Volumes have been written on Google’s last two major algorithm updates – Panda and Penguin. However, many people have an incorrect understanding of one or both of these, so there’s some misinformation about them. I’ll attempt to summarize what each of these updates accomplish and simplify the explanation in this article.
The Panda update was released in April of 2011, and targets written content or text on webpages, and analyzes entire sites. Panda attempts to determine if a web page (or website) is poor quality by checking certain metrics, and then will apply a “spam flag” to that page or site if it has egregious issues. Panda targeted websites with duplicate content, duplicate page design, thin text (little or no text on pages), highly spun text, and pages with too many outbound links (especially if they are to irrelevant and/or poor quality pages). Basically, if Panda checks pages and websites to see if they have any of these problems, and depending on how extreme it is, or if there are multiple issues, it will apply a “spam flag” to that page and/or site as a whole. I’ll discuss what the spam flag does later on.
The Penguin update was released in April of 2012, and also called the “over-optimization” update. Penguin looks at content on pages specifically related to keywords, and attempts to determine if a web page is trying to over optimize for certain keywords. If a page has repetitive keywords (keyword stuffing), footer and sidebar keywords, and repetitive anchor text, Penguin will apply a “spam flag” to that page. To clarify the point on repetitive anchor text, if you have a page that has 1,000 backlinks with “widgets” as the anchor text, Penguin will give it a penalty for the keyword “widgets” because it sees it as trying to over optimize for that keyword. So, there are two types of Penguin penalties; one is from on-site repetition or keyword stuffing, and the other is from having too many off-site links that are either repetitive anchor text, and/or from spam flagged sites.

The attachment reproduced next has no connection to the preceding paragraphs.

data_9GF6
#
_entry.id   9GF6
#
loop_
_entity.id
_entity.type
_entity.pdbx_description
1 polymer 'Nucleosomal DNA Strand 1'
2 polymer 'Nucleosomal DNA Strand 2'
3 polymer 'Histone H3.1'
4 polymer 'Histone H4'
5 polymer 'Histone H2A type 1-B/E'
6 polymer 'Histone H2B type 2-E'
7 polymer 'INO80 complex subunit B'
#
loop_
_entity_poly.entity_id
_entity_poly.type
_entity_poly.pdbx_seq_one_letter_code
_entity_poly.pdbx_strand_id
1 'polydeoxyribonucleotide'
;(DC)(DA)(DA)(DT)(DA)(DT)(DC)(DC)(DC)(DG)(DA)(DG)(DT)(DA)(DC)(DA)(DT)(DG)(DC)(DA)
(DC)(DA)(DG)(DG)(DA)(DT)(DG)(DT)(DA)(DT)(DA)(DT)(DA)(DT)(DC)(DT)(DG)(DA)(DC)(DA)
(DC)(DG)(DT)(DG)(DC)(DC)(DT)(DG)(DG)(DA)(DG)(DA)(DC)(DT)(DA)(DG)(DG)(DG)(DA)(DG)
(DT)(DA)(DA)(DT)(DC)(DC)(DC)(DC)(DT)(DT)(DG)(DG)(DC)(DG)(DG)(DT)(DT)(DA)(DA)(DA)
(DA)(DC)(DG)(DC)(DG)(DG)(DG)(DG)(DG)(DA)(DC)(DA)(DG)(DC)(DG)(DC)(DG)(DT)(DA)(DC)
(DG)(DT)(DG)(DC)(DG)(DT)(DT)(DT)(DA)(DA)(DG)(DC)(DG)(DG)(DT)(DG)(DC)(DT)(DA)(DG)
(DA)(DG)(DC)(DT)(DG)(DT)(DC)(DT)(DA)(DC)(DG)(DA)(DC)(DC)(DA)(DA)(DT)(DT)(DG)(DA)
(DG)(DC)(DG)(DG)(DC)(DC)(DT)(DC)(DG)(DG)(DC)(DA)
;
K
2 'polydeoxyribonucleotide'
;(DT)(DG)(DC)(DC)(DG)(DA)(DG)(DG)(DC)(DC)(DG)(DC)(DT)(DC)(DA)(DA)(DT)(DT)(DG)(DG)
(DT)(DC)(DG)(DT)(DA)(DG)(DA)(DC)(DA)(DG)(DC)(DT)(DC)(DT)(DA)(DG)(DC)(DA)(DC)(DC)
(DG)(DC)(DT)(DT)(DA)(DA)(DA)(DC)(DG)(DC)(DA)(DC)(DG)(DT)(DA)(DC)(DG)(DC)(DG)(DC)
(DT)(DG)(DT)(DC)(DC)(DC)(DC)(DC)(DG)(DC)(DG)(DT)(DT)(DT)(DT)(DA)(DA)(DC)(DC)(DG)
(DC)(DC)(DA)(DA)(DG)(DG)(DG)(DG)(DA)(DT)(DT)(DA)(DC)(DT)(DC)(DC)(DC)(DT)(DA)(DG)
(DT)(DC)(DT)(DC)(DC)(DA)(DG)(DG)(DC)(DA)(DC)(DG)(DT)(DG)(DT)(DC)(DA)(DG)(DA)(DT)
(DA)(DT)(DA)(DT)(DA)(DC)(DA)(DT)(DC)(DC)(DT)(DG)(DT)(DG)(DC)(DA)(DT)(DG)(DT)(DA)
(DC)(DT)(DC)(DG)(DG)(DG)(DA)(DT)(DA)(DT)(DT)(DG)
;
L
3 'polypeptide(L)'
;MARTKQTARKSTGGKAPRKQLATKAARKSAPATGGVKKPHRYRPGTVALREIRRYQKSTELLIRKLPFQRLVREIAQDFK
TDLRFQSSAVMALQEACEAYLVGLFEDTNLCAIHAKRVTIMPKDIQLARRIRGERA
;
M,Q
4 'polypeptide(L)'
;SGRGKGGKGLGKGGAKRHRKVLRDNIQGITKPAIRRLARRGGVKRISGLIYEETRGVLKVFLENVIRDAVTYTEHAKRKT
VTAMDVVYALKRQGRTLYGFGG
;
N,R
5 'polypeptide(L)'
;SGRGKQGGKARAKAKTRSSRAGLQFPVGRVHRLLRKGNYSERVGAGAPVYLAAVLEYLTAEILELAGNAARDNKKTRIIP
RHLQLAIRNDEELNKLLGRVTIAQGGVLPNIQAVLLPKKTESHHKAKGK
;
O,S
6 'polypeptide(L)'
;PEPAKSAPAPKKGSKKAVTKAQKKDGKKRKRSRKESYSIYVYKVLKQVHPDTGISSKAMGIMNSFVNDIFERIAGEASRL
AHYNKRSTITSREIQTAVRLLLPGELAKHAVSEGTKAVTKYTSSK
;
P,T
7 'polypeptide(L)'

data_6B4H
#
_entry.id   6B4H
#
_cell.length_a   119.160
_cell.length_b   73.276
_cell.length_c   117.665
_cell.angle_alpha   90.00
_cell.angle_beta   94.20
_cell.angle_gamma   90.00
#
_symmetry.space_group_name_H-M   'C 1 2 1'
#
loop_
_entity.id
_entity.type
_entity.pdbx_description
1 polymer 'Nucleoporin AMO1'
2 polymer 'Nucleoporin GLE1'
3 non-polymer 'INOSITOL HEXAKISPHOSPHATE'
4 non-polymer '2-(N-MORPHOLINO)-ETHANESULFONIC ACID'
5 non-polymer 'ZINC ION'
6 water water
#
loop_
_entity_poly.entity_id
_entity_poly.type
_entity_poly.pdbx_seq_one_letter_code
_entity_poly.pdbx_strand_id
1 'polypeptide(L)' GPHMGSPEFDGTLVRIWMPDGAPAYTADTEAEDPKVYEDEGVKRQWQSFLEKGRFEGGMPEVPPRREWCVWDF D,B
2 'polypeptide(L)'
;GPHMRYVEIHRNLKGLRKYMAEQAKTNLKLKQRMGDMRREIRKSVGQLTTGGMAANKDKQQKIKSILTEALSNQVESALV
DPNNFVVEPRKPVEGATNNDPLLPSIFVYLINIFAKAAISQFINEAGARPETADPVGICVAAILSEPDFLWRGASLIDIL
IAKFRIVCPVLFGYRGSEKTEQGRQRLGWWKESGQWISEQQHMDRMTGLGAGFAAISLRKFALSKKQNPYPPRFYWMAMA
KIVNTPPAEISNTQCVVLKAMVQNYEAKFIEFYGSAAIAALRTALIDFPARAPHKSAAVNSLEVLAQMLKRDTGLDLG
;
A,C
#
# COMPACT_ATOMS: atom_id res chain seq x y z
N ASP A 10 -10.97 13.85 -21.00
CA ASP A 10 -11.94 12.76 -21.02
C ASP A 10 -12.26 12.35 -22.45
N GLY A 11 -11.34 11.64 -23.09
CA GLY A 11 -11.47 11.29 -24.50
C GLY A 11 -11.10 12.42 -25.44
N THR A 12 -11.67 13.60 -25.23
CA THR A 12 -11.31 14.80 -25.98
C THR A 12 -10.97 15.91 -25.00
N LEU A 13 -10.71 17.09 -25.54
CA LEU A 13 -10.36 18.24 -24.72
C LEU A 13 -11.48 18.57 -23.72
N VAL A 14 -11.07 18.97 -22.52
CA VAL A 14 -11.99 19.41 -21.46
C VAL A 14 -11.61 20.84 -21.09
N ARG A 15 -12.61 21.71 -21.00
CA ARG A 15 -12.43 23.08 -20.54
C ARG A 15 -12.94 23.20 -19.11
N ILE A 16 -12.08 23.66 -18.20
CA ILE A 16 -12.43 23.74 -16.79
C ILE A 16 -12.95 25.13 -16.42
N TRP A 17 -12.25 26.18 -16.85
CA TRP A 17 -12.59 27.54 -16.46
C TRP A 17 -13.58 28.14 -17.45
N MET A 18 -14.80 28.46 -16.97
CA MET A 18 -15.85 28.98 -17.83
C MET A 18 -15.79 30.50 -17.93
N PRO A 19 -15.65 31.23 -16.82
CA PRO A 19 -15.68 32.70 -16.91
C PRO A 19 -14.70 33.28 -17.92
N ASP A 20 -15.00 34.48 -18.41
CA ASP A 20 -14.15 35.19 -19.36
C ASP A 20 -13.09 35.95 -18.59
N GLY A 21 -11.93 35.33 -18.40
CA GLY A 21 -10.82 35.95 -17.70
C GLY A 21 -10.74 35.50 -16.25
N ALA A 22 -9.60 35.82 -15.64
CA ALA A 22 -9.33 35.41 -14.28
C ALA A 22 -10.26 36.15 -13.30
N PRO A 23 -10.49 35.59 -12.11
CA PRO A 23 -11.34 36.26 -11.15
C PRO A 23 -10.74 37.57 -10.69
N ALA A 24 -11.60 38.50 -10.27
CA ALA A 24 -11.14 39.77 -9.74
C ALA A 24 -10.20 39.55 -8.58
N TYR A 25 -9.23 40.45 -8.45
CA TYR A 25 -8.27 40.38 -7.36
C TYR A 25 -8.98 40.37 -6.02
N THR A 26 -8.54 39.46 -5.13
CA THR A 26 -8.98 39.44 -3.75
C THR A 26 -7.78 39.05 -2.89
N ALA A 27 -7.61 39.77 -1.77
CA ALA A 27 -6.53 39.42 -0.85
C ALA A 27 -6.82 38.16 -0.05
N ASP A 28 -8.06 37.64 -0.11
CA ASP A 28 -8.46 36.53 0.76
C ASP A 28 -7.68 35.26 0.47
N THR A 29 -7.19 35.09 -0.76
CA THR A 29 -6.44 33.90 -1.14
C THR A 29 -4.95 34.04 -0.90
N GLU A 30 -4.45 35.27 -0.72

There are different schools of thought on what happens to a page that has been spam flagged, however, we have proven that a flagged page will provide less (or no) linking power to other pages, and if a webpage has too many spam flagged sites linking to it, that page will drop as well. It’s important to note that there are potential overlapping issues here too. Let’s say page XYZ is receiving 1,000 links, and 900 of them are spam flagged sites linking with the same anchor text of “widgets” – Penguin will apply a large penalty to XYZ for having both the spam link and anchor text over optimization issues. Now let’s say page XYZ has spun content and a high keyword density for “widgets” (written 40 times). These issues combined will create an even larger penalty for page XYZ. The bottom line is that you do not want sites that are flagged as spam linking to your site.
So what can you do? The first thing is make sure all of the content on your website is unique, relevant, and well written. Make sure you don’t stuff keywords on a page as well, or hide any keywords. Quality content is king! When building links, try to build them from relevant sources with high authority, and vary the anchor text of those links.
When determining link sources, be sure to check the site for the same things you checked your site for – good quality content, relevant content, and few or no ads on the page/site. Assuming the site checks out, the best links will come from a page with as much relevant content as possible. If you want a link for “widgets,” be sure to link it from a page relevant to “widgets.” Remember to vary your anchor text and not build too many links with the exact same anchor text.
If you are struggling to recover from a Panda and/or Penguin hit to your site, you may want to seek professional help from an SEO firm. Here at Submit Digital, we specialize in many platforms, to view a few, visit here.